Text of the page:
Japan Rail Pass: Mizuho, Hayabusa restrictions

Looks like we can bring the Japan Rail Pass discussion to a close now… several blogs on the internet, and a reply I received by e-mail from Kintetsu International travel, all appear to be in accord, and so I’ll share the information with you.

As I had earlier speculated, the Mizuho will NOT be valid with the Japan Rail Pass, but the Sakura will be valid. This will make it a slightly longer journey for those pass holders who want to travel between Osaka, Hiroshima and Kyushu Island during the morning and evening hours. During the rest of the day, however, Sakura trains will run over this entire route at intervals of approximately one per hour. Since the Mizuho’s fare structure is similar to that of the Nozomi, you will need to pay the entire fare to use Mizuho trains.

Regarding Hayabusa services, which will run to northern Japan (between Tokyo and Aomori and between Tokyo and Sendai) to initially complement Hayate services: The Japan Rail Pass AND the more regional JR East Rail Pass will cover it, with the exception of its new premium class service called GranClass. GranClass can be equated to a luxurious first class cabin on an airline, with 18 very large seats, a special car attendant, and first-rate meals. If you want to use GranClass and you have a rail pass, you will need to pay the GranClass seating charge AND the limited express charge (the charge normally required to use the Shinkansen).

If you have a version of the pass which is valid in Ordinary (Standard) Class, the Rail Pass will cover the Hayabusa’s ordinary class seats. If you have a Green Car version, the Pass will cover the Hayabusa’s Ordinary AND Green Cars; the Hayabusa will have one Green Car with 55 seats. But to use GranClass, regardless of the type of pass that you have, you’ll have to pay the charges I just noted. So for traveling between Tokyo and Aomori, this amounts to 16,500 yen. My opinion: If you really want to step up in travel class, the best thing to do is just purchase a Green Car version of the Rail Pass. Right now I don’t think it’s worth the expense to travel GranClass, unless you’re very curious to try it out. And remember, the new Hayabusa services will compliment the existing Hayate services that run on that particular bullet train line.

As promised I’ll be writing more about the Kyushu Shinkansen in my next post.

6 thoughts on “Japan Rail Pass: Mizuho, Hayabusa restrictions

  1. Pingback: Japan Rail Pass and Mizuho? I Don’t Know! « Jose's Japan Tips

  2. Hey Jose, hope you don’t mind the comment.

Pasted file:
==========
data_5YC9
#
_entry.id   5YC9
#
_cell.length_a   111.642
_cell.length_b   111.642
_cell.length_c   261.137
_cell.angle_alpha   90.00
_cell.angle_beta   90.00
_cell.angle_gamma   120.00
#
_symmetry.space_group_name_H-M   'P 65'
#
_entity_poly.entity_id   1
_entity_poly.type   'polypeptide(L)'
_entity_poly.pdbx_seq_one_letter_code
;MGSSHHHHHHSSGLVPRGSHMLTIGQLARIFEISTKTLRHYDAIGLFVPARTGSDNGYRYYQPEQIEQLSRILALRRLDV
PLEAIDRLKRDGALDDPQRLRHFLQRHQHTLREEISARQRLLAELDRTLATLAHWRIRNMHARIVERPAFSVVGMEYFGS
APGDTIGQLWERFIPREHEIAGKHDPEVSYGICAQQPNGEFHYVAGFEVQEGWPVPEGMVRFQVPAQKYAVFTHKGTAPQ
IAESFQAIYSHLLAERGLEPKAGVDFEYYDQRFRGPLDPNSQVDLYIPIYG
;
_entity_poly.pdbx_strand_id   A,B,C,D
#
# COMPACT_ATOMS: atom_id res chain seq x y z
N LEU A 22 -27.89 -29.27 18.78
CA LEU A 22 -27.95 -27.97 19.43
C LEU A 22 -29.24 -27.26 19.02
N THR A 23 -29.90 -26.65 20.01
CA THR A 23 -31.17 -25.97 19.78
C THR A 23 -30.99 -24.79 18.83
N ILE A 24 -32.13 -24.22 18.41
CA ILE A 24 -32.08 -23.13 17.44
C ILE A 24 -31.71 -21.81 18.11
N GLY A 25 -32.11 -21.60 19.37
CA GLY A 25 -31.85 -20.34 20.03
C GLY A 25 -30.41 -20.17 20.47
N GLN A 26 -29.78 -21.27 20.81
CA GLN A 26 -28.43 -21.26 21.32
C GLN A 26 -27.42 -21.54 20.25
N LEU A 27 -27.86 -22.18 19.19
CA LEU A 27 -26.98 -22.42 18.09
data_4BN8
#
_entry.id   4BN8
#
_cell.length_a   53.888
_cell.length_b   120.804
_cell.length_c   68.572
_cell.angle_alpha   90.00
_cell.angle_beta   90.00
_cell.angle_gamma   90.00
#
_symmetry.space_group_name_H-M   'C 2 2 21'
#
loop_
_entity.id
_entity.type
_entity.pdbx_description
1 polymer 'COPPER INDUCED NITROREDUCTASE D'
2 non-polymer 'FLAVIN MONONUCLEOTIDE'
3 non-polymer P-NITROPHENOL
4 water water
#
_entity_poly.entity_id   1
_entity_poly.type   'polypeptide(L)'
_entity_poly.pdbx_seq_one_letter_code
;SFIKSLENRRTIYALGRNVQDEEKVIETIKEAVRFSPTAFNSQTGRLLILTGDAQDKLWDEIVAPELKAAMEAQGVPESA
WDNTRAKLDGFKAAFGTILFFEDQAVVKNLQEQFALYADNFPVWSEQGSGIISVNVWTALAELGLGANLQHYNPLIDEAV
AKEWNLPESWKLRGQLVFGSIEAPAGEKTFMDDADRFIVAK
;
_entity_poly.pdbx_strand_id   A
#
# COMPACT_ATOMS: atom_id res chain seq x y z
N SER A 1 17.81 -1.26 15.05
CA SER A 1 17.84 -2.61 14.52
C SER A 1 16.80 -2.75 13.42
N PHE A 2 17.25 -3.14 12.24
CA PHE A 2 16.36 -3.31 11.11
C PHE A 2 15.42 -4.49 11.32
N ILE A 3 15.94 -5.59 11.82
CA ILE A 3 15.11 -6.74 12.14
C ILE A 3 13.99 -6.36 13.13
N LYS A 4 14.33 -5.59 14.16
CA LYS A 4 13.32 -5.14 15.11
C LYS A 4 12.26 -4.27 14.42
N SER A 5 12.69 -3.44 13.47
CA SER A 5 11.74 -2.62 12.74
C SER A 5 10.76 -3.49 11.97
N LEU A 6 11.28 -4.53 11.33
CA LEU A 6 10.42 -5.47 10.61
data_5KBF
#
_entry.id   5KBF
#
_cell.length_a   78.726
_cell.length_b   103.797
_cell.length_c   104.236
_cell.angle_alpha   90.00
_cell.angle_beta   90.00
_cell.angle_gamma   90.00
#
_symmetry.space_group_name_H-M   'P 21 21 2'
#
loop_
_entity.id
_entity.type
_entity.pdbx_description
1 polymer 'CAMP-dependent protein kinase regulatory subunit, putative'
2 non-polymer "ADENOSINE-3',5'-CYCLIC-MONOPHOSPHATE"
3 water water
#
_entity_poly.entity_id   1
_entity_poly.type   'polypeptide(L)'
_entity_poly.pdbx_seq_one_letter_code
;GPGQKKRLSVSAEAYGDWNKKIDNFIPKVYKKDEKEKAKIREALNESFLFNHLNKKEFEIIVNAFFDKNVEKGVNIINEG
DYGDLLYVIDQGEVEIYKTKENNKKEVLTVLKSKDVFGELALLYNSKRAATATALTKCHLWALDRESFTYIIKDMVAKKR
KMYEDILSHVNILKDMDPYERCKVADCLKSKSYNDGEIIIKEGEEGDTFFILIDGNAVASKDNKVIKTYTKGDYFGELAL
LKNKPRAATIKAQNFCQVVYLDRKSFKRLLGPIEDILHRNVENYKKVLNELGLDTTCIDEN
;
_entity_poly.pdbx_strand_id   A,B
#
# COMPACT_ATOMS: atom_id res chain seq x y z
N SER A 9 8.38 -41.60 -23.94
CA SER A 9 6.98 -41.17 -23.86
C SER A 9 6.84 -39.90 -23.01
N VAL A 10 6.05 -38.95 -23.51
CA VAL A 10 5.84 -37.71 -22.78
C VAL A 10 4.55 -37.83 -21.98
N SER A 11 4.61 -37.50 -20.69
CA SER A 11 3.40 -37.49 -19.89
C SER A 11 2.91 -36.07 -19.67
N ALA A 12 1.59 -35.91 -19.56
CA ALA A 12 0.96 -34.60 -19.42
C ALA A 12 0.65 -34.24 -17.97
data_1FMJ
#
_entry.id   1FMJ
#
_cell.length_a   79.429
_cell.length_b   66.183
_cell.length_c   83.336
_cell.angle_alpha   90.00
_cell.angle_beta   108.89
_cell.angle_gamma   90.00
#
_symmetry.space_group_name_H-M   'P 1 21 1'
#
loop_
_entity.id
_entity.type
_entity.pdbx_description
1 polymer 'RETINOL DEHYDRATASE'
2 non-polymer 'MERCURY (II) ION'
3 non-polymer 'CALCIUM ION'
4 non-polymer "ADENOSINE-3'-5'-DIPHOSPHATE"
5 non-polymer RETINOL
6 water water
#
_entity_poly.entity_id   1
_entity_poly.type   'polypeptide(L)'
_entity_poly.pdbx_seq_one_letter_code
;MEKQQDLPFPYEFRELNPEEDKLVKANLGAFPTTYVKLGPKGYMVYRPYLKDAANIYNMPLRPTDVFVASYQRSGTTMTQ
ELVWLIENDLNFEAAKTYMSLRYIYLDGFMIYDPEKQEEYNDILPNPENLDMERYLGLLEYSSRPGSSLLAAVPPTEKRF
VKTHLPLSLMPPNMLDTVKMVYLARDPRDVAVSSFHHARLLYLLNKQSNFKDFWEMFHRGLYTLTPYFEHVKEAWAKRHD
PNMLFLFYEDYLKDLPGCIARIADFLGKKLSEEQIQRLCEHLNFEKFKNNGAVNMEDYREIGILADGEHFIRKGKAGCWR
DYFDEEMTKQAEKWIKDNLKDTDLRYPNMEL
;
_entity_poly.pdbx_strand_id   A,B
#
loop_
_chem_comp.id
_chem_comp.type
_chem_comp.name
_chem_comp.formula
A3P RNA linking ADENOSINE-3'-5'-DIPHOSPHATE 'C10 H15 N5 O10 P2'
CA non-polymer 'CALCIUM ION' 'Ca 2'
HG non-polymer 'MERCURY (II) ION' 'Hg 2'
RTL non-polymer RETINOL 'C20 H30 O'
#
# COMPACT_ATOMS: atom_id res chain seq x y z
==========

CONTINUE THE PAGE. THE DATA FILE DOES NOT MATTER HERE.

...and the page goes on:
i’m currently planning a trip to Japan and about to book my Japan Rail Pass – only the info they have on the difference between the Green Class and Ordinary Class is abit spotty. Do you have any advice regarding what is the difference in service?

    thanks very much for any insight!


    1. Hi Bex, thanks for sending in your question.
      The Japan Railway’s Shinkansen and Limited Express trains (such as Narita Express) have Ordinary and Green Car reserved seating. Both types of seats are pretty comfortable. The difference between the two is basically the fact that the Green Car offers more amenities than Standard Class seating. Usually you’ll find seats that are a little wider and with more legroom, along with a reading light. The other amenities depend on where you travel in Japan. When I took a bullet train up to Sendai, I was offered a free beverage at my seat. The Green Cars on the Tokaido and Sanyo Shinkansen have softer lighting than the standard class cars, and have six channels of in-cabin audio (mostly Japanese with the occasional English language lesson) that you can listen to using your own headset or buying one from the attendant. The Green Cars also offer an oshibori service (Hot towel) soon after you board.
      If you’re looking for some extra perks and some more comfort, go for the Green Cars. If not then the Standard Class will do you just as good. Keep in mind that the more you travel around in Japan in a particular manner, the more value you’ll get using the Rail Pass. On my last trip I estimated racking up about 150,000 yen worth of train travel and I paid no more than 61,200 yen for a 14-day Green Pass.
      Thanks again for writing.

  3. Hey Jose,

    thanks so much for your insight – this makes the decision easier, i really appreciate it.
    super helpful.

    just so you know i will be thanking you and linking to your blog in my next daily post.
    thanks again!


  4. Pingback: Sights along the Kyushu Shinkansen « Jose's Japan Tips

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